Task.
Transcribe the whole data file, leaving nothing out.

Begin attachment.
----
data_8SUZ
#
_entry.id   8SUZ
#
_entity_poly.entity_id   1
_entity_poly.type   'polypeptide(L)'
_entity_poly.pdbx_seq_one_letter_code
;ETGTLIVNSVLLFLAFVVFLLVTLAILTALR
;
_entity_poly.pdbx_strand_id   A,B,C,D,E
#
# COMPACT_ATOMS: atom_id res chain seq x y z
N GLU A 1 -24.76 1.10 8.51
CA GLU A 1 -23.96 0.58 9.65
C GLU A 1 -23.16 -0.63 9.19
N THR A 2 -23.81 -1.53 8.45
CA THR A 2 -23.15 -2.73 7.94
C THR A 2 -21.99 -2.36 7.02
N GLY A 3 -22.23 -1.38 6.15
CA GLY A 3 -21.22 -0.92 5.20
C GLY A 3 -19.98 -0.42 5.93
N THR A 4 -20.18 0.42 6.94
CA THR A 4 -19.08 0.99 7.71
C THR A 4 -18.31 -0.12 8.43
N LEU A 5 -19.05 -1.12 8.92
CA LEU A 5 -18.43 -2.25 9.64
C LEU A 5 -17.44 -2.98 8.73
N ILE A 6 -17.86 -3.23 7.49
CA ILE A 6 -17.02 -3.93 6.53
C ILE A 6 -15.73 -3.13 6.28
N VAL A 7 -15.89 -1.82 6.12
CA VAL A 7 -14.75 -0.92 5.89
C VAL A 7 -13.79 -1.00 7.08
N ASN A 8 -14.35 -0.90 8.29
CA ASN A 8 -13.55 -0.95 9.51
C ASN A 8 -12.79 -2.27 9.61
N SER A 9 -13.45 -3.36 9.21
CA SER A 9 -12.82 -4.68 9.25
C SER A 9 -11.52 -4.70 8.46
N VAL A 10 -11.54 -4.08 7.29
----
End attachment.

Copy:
data_8SUZ
#
_entry.id   8SUZ
#
_entity_poly.entity_id   1
_entity_poly.type   'polypeptide(L)'
_entity_poly.pdbx_seq_one_letter_code
;ETGTLIVNSVLLFLAFVVFLLVTLAILTALR
;
_entity_poly.pdbx_strand_id   A,B,C,D,E
#
# COMPACT_ATOMS: atom_id res chain seq x y z
N GLU A 1 -24.76 1.10 8.51
CA GLU A 1 -23.96 0.58 9.65
C GLU A 1 -23.16 -0.63 9.19
N THR A 2 -23.81 -1.53 8.45
CA THR A 2 -23.15 -2.73 7.94
C THR A 2 -21.99 -2.36 7.02
N GLY A 3 -22.23 -1.38 6.15
CA GLY A 3 -21.22 -0.92 5.20
C GLY A 3 -19.98 -0.42 5.93
N THR A 4 -20.18 0.42 6.94
CA THR A 4 -19.08 0.99 7.71
C THR A 4 -18.31 -0.12 8.43
N LEU A 5 -19.05 -1.12 8.92
CA LEU A 5 -18.43 -2.25 9.64
C LEU A 5 -17.44 -2.98 8.73
N ILE A 6 -17.86 -3.23 7.49
CA ILE A 6 -17.02 -3.93 6.53
C ILE A 6 -15.73 -3.13 6.28
N VAL A 7 -15.89 -1.82 6.12
CA VAL A 7 -14.75 -0.92 5.89
C VAL A 7 -13.79 -1.00 7.08
N ASN A 8 -14.35 -0.90 8.29
CA ASN A 8 -13.55 -0.95 9.51
C ASN A 8 -12.79 -2.27 9.61
N SER A 9 -13.45 -3.36 9.21
CA SER A 9 -12.82 -4.68 9.25
C SER A 9 -11.52 -4.70 8.46
N VAL A 10 -11.54 -4.08 7.29